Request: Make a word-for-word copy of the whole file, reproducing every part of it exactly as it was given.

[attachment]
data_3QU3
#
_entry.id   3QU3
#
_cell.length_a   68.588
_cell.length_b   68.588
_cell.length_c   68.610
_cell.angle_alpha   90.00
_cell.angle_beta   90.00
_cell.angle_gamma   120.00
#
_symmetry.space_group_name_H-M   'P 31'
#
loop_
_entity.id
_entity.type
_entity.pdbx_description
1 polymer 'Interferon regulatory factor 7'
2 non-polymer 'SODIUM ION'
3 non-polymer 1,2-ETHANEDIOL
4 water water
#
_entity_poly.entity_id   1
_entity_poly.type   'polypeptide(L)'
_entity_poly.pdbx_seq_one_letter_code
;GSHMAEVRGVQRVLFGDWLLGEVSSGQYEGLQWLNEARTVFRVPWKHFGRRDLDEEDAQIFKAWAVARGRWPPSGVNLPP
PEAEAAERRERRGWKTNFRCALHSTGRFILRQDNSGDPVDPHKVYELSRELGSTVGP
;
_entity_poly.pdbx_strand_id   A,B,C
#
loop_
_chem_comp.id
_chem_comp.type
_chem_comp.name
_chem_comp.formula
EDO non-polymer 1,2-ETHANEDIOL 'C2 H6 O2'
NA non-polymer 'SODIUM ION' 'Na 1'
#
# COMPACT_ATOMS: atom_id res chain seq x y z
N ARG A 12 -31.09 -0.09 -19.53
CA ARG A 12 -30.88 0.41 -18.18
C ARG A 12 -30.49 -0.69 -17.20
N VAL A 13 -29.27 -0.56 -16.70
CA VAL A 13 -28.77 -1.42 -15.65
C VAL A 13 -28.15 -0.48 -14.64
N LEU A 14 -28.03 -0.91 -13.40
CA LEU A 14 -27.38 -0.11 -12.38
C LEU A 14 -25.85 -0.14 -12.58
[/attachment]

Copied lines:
data_3QU3
#
_entry.id   3QU3
#
_cell.length_a   68.588
_cell.length_b   68.588
_cell.length_c   68.610
_cell.angle_alpha   90.00
_cell.angle_beta   90.00
_cell.angle_gamma   120.00
#
_symmetry.space_group_name_H-M   'P 31'
#
loop_
_entity.id
_entity.type
_entity.pdbx_description
1 polymer 'Interferon regulatory factor 7'
2 non-polymer 'SODIUM ION'
3 non-polymer 1,2-ETHANEDIOL
4 water water
#
_entity_poly.entity_id   1
_entity_poly.type   'polypeptide(L)'
_entity_poly.pdbx_seq_one_letter_code
;GSHMAEVRGVQRVLFGDWLLGEVSSGQYEGLQWLNEARTVFRVPWKHFGRRDLDEEDAQIFKAWAVARGRWPPSGVNLPP
PEAEAAERRERRGWKTNFRCALHSTGRFILRQDNSGDPVDPHKVYELSRELGSTVGP
;
_entity_poly.pdbx_strand_id   A,B,C
#
loop_
_chem_comp.id
_chem_comp.type
_chem_comp.name
_chem_comp.formula
EDO non-polymer 1,2-ETHANEDIOL 'C2 H6 O2'
NA non-polymer 'SODIUM ION' 'Na 1'
#
# COMPACT_ATOMS: atom_id res chain seq x y z
N ARG A 12 -31.09 -0.09 -19.53
CA ARG A 12 -30.88 0.41 -18.18
C ARG A 12 -30.49 -0.69 -17.20
N VAL A 13 -29.27 -0.56 -16.70
CA VAL A 13 -28.77 -1.42 -15.65
C VAL A 13 -28.15 -0.48 -14.64
N LEU A 14 -28.03 -0.91 -13.40
CA LEU A 14 -27.38 -0.11 -12.38
C LEU A 14 -25.85 -0.14 -12.58